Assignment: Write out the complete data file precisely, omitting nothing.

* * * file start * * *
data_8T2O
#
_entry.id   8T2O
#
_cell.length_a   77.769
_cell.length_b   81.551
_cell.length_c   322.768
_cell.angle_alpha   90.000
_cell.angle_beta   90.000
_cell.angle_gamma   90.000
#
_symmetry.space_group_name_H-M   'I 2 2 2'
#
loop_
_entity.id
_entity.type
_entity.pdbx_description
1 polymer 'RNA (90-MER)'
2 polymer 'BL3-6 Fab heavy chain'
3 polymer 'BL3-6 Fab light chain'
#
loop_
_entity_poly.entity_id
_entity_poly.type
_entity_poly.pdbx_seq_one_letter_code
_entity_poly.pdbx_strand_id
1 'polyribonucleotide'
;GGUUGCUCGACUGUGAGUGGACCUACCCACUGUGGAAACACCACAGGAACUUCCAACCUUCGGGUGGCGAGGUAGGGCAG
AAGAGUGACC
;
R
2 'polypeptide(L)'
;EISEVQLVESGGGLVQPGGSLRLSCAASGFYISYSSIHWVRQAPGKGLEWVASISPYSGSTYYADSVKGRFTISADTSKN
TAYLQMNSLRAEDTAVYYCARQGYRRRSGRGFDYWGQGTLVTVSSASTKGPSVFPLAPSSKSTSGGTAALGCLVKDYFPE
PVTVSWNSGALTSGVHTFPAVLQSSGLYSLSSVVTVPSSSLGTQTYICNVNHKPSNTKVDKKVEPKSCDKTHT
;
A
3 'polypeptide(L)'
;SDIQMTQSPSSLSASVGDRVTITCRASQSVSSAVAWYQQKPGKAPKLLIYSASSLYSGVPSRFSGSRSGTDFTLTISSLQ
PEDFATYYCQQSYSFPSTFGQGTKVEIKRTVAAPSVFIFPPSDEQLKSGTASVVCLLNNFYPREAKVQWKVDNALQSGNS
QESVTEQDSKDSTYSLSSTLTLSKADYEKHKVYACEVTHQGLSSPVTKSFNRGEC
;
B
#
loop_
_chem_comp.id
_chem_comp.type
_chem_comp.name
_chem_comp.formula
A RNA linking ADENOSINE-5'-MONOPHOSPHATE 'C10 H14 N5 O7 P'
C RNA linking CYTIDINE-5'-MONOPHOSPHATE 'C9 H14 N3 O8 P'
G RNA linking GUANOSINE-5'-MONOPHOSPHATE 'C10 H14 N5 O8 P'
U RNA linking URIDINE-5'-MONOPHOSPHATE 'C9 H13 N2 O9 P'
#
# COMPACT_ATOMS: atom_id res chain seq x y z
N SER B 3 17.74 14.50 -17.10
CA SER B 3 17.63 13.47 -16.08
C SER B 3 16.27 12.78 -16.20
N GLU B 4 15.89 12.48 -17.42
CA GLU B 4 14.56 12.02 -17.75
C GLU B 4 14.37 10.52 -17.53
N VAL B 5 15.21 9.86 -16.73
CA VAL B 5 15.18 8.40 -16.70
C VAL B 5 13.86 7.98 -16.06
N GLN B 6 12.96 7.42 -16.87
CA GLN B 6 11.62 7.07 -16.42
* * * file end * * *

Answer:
data_8T2O
#
_entry.id   8T2O
#
_cell.length_a   77.769
_cell.length_b   81.551
_cell.length_c   322.768
_cell.angle_alpha   90.000
_cell.angle_beta   90.000
_cell.angle_gamma   90.000
#
_symmetry.space_group_name_H-M   'I 2 2 2'
#
loop_
_entity.id
_entity.type
_entity.pdbx_description
1 polymer 'RNA (90-MER)'
2 polymer 'BL3-6 Fab heavy chain'
3 polymer 'BL3-6 Fab light chain'
#
loop_
_entity_poly.entity_id
_entity_poly.type
_entity_poly.pdbx_seq_one_letter_code
_entity_poly.pdbx_strand_id
1 'polyribonucleotide'
;GGUUGCUCGACUGUGAGUGGACCUACCCACUGUGGAAACACCACAGGAACUUCCAACCUUCGGGUGGCGAGGUAGGGCAG
AAGAGUGACC
;
R
2 'polypeptide(L)'
;EISEVQLVESGGGLVQPGGSLRLSCAASGFYISYSSIHWVRQAPGKGLEWVASISPYSGSTYYADSVKGRFTISADTSKN
TAYLQMNSLRAEDTAVYYCARQGYRRRSGRGFDYWGQGTLVTVSSASTKGPSVFPLAPSSKSTSGGTAALGCLVKDYFPE
PVTVSWNSGALTSGVHTFPAVLQSSGLYSLSSVVTVPSSSLGTQTYICNVNHKPSNTKVDKKVEPKSCDKTHT
;
A
3 'polypeptide(L)'
;SDIQMTQSPSSLSASVGDRVTITCRASQSVSSAVAWYQQKPGKAPKLLIYSASSLYSGVPSRFSGSRSGTDFTLTISSLQ
PEDFATYYCQQSYSFPSTFGQGTKVEIKRTVAAPSVFIFPPSDEQLKSGTASVVCLLNNFYPREAKVQWKVDNALQSGNS
QESVTEQDSKDSTYSLSSTLTLSKADYEKHKVYACEVTHQGLSSPVTKSFNRGEC
;
B
#
loop_
_chem_comp.id
_chem_comp.type
_chem_comp.name
_chem_comp.formula
A RNA linking ADENOSINE-5'-MONOPHOSPHATE 'C10 H14 N5 O7 P'
C RNA linking CYTIDINE-5'-MONOPHOSPHATE 'C9 H14 N3 O8 P'
G RNA linking GUANOSINE-5'-MONOPHOSPHATE 'C10 H14 N5 O8 P'
U RNA linking URIDINE-5'-MONOPHOSPHATE 'C9 H13 N2 O9 P'
#
# COMPACT_ATOMS: atom_id res chain seq x y z
N SER B 3 17.74 14.50 -17.10
CA SER B 3 17.63 13.47 -16.08
C SER B 3 16.27 12.78 -16.20
N GLU B 4 15.89 12.48 -17.42
CA GLU B 4 14.56 12.02 -17.75
C GLU B 4 14.37 10.52 -17.53
N VAL B 5 15.21 9.86 -16.73
CA VAL B 5 15.18 8.40 -16.70
C VAL B 5 13.86 7.98 -16.06
N GLN B 6 12.96 7.42 -16.87
CA GLN B 6 11.62 7.07 -16.42